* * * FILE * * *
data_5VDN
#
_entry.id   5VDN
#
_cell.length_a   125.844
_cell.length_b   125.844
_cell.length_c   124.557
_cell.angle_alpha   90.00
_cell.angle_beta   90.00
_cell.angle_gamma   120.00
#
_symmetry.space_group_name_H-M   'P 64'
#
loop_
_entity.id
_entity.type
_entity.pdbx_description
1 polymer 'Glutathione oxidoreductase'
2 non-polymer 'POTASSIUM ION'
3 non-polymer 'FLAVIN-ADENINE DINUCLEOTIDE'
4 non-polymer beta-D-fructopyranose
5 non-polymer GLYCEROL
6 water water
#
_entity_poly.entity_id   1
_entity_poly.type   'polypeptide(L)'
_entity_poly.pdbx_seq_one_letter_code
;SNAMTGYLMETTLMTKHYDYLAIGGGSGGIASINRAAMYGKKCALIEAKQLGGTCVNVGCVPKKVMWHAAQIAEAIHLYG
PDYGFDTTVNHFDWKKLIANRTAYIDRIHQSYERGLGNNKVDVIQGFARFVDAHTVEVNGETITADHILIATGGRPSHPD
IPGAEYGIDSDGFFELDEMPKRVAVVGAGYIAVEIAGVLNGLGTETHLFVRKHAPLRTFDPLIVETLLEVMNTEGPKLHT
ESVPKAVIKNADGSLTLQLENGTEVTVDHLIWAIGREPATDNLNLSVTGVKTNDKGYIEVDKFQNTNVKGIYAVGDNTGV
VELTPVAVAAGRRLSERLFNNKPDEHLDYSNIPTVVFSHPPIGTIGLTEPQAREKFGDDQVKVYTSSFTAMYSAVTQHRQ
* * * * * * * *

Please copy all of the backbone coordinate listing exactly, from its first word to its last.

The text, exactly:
data_5VDN
#
_entry.id   5VDN
#
_cell.length_a   125.844
_cell.length_b   125.844
_cell.length_c   124.557
_cell.angle_alpha   90.00
_cell.angle_beta   90.00
_cell.angle_gamma   120.00
#
_symmetry.space_group_name_H-M   'P 64'
#
loop_
_entity.id
_entity.type
_entity.pdbx_description
1 polymer 'Glutathione oxidoreductase'
2 non-polymer 'POTASSIUM ION'
3 non-polymer 'FLAVIN-ADENINE DINUCLEOTIDE'
4 non-polymer beta-D-fructopyranose
5 non-polymer GLYCEROL
6 water water
#
_entity_poly.entity_id   1
_entity_poly.type   'polypeptide(L)'
_entity_poly.pdbx_seq_one_letter_code
;SNAMTGYLMETTLMTKHYDYLAIGGGSGGIASINRAAMYGKKCALIEAKQLGGTCVNVGCVPKKVMWHAAQIAEAIHLYG
PDYGFDTTVNHFDWKKLIANRTAYIDRIHQSYERGLGNNKVDVIQGFARFVDAHTVEVNGETITADHILIATGGRPSHPD
IPGAEYGIDSDGFFELDEMPKRVAVVGAGYIAVEIAGVLNGLGTETHLFVRKHAPLRTFDPLIVETLLEVMNTEGPKLHT
ESVPKAVIKNADGSLTLQLENGTEVTVDHLIWAIGREPATDNLNLSVTGVKTNDKGYIEVDKFQNTNVKGIYAVGDNTGV
VELTPVAVAAGRRLSERLFNNKPDEHLDYSNIPTVVFSHPPIGTIGLTEPQAREKFGDDQVKVYTSSFTAMYSAVTQHRQ